I've heard complaints that Iron Fist is boring. And at first it pretty much is. What kept me watching it was I felt I needed to watch it to keep up with the Marvel universe mythos (maybe "canon" is a better word) in anticipation of The Defenders.

This series is very much tied into that mythos/canon as Daredevil and Luke Cage are mentioned and Jessica Jones is referenced as a good private investigator "when she's sober." Also, Karen Page from Daredevil is mentioned as a reporter.

In Iron Fist are Madam Gao (from Daredevil and one of the villains here), Claire Temple (who has been in all the Netflix/Marvel series), and Jeri Hagarth (from Jessica Jones and briefly in Season Two of Daredevil).

So I sat through five episodes of Iron Fist, hoping it would get better. And it did. At the end of the sixth episode it takes off and rarely lets go of the viewer from then on. At first Finn Jones as Danny Rand/Iron Fist comes off as kind of a wimp. But starting in episode six, he kicks ass.

The plot is pleasantly convoluted with turns and twists. Oh, and the Hand show up along with Madam Gao. Lots of martial arts ensues.

If the series had gotten more interesting earlier, it would have been much better. There was a lot of backstory to tell and get through, however. Finn Jones got better and more likable as the series progressed. And while I get very tired of the "evil corporation" trope, in Iron Fist, Rand Enterprises is evil for a reason (being controlled by the Hand will do that to ya).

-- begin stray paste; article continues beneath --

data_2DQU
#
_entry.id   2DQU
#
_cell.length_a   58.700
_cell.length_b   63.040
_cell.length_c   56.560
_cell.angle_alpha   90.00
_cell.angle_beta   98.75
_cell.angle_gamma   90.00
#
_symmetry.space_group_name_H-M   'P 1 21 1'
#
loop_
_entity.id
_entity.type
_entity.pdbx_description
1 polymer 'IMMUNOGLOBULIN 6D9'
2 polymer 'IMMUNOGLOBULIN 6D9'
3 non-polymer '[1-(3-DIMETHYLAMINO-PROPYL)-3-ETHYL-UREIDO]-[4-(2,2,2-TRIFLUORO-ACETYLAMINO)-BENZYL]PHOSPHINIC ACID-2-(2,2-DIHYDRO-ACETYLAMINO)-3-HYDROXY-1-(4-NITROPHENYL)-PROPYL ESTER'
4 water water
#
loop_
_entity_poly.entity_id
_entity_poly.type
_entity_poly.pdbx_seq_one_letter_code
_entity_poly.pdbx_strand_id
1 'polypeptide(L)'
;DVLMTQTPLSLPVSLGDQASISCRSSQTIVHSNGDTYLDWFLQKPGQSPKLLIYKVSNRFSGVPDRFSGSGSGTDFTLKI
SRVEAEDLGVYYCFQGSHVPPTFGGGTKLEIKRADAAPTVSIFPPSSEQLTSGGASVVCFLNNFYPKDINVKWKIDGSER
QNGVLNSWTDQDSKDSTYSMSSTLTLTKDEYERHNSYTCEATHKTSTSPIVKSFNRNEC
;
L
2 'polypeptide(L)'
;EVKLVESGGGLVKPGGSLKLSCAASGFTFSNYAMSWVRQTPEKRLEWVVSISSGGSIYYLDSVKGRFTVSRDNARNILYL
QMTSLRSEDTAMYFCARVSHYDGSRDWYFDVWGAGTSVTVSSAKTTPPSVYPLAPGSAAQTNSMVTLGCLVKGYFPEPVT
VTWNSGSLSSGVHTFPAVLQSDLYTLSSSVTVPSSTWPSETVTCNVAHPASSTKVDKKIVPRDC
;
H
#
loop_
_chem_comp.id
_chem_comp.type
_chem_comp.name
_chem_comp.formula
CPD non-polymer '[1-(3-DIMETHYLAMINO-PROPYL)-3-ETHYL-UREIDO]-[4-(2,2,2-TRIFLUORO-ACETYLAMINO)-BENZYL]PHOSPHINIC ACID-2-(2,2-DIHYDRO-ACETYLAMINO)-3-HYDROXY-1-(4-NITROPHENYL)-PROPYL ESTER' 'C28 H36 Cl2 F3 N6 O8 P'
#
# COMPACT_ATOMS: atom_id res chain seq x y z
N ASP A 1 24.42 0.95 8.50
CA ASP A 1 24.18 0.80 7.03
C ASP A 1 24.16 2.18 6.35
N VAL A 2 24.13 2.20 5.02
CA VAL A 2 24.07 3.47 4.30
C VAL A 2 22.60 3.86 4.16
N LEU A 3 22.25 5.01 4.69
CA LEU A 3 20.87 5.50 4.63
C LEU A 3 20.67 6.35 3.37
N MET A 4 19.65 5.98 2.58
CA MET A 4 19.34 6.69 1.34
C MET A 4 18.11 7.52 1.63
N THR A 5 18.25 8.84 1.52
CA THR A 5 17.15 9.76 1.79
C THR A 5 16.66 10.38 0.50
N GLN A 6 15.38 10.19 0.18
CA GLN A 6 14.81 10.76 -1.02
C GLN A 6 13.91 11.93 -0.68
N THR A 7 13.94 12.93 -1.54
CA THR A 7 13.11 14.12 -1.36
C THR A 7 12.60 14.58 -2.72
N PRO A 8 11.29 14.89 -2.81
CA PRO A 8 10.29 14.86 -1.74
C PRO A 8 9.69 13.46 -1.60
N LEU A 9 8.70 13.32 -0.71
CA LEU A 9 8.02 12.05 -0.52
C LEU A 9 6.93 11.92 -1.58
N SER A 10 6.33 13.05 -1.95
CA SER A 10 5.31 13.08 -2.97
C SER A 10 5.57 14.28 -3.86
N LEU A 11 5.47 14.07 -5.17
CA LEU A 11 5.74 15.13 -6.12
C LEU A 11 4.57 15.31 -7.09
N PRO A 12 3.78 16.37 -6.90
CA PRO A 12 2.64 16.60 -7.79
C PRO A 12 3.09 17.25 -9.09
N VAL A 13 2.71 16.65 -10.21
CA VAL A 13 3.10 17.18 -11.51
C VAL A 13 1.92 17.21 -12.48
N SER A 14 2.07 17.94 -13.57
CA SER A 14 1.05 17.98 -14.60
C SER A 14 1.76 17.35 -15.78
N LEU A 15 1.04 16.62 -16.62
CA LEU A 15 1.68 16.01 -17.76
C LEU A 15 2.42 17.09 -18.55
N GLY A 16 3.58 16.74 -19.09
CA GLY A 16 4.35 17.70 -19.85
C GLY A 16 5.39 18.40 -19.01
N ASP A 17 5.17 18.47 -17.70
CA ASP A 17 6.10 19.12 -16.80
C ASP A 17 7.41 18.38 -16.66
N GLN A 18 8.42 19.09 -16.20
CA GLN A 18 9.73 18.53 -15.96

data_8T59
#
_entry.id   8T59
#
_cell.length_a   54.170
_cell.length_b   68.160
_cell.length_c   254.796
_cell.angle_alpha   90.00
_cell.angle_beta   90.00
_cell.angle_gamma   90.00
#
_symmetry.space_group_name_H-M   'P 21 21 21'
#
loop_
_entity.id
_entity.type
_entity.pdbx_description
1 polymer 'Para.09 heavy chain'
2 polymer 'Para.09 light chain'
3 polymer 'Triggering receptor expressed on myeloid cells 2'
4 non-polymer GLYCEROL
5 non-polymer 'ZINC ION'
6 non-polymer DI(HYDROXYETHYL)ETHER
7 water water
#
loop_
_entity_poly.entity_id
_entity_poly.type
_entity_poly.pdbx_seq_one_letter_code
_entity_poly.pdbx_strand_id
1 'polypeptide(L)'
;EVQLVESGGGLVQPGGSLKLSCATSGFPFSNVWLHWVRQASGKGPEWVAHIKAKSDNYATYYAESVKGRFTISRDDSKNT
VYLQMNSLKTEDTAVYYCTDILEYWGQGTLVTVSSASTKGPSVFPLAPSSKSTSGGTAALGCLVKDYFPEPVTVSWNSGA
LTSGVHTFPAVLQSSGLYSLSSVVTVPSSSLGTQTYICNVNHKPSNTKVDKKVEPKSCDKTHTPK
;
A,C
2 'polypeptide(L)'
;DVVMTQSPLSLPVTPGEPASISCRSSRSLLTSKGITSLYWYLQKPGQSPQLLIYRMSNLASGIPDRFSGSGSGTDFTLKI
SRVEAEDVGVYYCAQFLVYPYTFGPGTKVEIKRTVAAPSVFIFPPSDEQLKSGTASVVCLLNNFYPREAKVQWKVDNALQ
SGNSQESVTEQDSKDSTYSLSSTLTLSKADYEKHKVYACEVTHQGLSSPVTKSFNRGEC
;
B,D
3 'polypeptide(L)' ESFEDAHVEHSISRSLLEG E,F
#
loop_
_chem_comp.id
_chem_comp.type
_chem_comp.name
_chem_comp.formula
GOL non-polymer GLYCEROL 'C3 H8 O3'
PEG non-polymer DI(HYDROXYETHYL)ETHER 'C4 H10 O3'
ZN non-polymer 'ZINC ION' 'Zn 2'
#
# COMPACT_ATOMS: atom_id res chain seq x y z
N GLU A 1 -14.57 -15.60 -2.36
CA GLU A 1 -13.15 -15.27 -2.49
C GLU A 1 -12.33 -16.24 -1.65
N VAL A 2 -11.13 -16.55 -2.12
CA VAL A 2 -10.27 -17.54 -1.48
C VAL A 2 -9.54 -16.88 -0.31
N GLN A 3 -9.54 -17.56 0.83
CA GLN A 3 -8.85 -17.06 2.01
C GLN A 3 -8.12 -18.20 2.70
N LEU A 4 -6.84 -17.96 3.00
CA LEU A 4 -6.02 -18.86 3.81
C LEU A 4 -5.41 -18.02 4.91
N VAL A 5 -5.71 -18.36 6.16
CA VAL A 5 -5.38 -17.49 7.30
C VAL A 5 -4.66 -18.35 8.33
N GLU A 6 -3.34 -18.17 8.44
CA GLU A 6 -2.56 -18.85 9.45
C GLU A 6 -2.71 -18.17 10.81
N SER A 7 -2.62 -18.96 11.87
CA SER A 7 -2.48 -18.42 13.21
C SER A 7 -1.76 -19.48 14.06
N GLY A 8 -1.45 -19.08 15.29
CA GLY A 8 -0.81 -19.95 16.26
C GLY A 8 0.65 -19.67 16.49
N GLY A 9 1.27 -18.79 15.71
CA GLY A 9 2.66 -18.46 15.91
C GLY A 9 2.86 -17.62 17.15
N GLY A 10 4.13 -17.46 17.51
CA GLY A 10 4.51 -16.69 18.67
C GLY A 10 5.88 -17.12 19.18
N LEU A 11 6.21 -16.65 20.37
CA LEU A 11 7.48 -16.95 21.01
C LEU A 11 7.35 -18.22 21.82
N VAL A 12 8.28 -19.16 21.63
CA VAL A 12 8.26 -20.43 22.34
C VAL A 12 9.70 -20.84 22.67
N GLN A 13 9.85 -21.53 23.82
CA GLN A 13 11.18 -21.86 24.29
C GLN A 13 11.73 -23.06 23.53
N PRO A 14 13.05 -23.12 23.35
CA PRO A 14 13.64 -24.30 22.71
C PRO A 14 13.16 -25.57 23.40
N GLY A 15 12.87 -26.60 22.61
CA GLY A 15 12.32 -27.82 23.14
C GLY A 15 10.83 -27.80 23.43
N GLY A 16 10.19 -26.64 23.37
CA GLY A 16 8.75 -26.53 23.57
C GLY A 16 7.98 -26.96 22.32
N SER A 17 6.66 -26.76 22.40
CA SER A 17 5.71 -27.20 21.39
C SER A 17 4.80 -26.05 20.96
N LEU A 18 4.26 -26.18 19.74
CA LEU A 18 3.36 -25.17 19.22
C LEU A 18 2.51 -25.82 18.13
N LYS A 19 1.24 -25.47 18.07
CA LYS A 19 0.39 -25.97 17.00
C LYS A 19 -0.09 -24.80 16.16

And since I've been in business, I kept yelling at Danny Rand "Don't do that, you don't do that in business!" But it didn't do any good.

Speaking of business, there was one really bad mistake. They showed a Forbes magazine cover with a picture of Danny Rand and the headline "An Entrepreneur Who Cares." Except Danny Rand is no entrepreneur. He inherited all his wealth (and stock in Rand Enterprises). And entrepreneur starts a business and builds it from the ground up.

So, if you can sit through the first five and a half episodes, Iron Fist is worth watching.

Now I need to watch the last episode of Better Call Saul season two.

Saturday, May 6, 2017

Movie Review: Rogue One

On Thursday (May the fourth be with you) I watched on Blu-Ray Rogue One: A Star Wars Story. I didn't go see it in theaters probably because of my disappointment with Star Wars VII: The Force Awakens which I did see in the theater (IMAX 3-D).

But Rogue One was fun. It was fun to be back in the Star Wars universe. And the writers took great pains to A) deliver an action-filled movie and B) not contradict the canon of Star Wars. Small spoiler: this move ends just before Star Wars IV: A New Hope starts.

There is one small thing that is inconsistent with Star Wars IV. But we'll let that slide.

As far as the movie, it is fun, action-packed, and heartfelt. It was a little disappointing in the end, however as (**Large Spoiler**) everybody dies. Well, except Darth Vader.